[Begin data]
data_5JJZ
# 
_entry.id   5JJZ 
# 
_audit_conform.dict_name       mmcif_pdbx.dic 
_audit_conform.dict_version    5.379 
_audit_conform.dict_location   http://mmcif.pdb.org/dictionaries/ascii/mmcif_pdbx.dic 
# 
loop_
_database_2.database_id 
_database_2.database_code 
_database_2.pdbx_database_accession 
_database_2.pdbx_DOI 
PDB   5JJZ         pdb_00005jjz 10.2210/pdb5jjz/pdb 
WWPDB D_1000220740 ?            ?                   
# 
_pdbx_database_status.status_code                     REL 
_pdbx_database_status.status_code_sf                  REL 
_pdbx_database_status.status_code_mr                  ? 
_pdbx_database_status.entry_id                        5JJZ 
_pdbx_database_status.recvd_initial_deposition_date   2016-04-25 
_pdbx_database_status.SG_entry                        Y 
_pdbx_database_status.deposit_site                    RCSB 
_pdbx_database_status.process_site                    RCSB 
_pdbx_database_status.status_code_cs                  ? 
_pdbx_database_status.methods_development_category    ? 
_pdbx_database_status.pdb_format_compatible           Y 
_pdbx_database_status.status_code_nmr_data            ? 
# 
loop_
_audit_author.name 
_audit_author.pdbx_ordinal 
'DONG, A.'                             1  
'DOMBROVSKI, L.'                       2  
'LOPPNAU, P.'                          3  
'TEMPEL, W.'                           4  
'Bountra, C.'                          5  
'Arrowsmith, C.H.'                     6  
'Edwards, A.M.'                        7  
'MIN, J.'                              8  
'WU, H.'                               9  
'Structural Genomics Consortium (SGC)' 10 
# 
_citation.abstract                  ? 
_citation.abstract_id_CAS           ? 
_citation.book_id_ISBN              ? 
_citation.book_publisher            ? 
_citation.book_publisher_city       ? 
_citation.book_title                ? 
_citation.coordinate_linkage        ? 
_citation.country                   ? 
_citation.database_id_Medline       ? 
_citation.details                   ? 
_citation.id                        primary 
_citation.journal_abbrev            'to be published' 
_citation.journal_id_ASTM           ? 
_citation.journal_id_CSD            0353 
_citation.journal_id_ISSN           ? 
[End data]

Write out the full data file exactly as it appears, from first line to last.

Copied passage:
data_5JJZ
# 
_entry.id   5JJZ 
# 
_audit_conform.dict_name       mmcif_pdbx.dic 
_audit_conform.dict_version    5.379 
_audit_conform.dict_location   http://mmcif.pdb.org/dictionaries/ascii/mmcif_pdbx.dic 
# 
loop_
_database_2.database_id 
_database_2.database_code 
_database_2.pdbx_database_accession 
_database_2.pdbx_DOI 
PDB   5JJZ         pdb_00005jjz 10.2210/pdb5jjz/pdb 
WWPDB D_1000220740 ?            ?                   
# 
_pdbx_database_status.status_code                     REL 
_pdbx_database_status.status_code_sf                  REL 
_pdbx_database_status.status_code_mr                  ? 
_pdbx_database_status.entry_id                        5JJZ 
_pdbx_database_status.recvd_initial_deposition_date   2016-04-25 
_pdbx_database_status.SG_entry                        Y 
_pdbx_database_status.deposit_site                    RCSB 
_pdbx_database_status.process_site                    RCSB 
_pdbx_database_status.status_code_cs                  ? 
_pdbx_database_status.methods_development_category    ? 
_pdbx_database_status.pdb_format_compatible           Y 
_pdbx_database_status.status_code_nmr_data            ? 
# 
loop_
_audit_author.name 
_audit_author.pdbx_ordinal 
'DONG, A.'                             1  
'DOMBROVSKI, L.'                       2  
'LOPPNAU, P.'                          3  
'TEMPEL, W.'                           4  
'Bountra, C.'                          5  
'Arrowsmith, C.H.'                     6  
'Edwards, A.M.'                        7  
'MIN, J.'                              8  
'WU, H.'                               9  
'Structural Genomics Consortium (SGC)' 10 
# 
_citation.abstract                  ? 
_citation.abstract_id_CAS           ? 
_citation.book_id_ISBN              ? 
_citation.book_publisher            ? 
_citation.book_publisher_city       ? 
_citation.book_title                ? 
_citation.coordinate_linkage        ? 
_citation.country                   ? 
_citation.database_id_Medline       ? 
_citation.details                   ? 
_citation.id                        primary 
_citation.journal_abbrev            'to be published' 
_citation.journal_id_ASTM           ? 
_citation.journal_id_CSD            0353 
_citation.journal_id_ISSN           ? 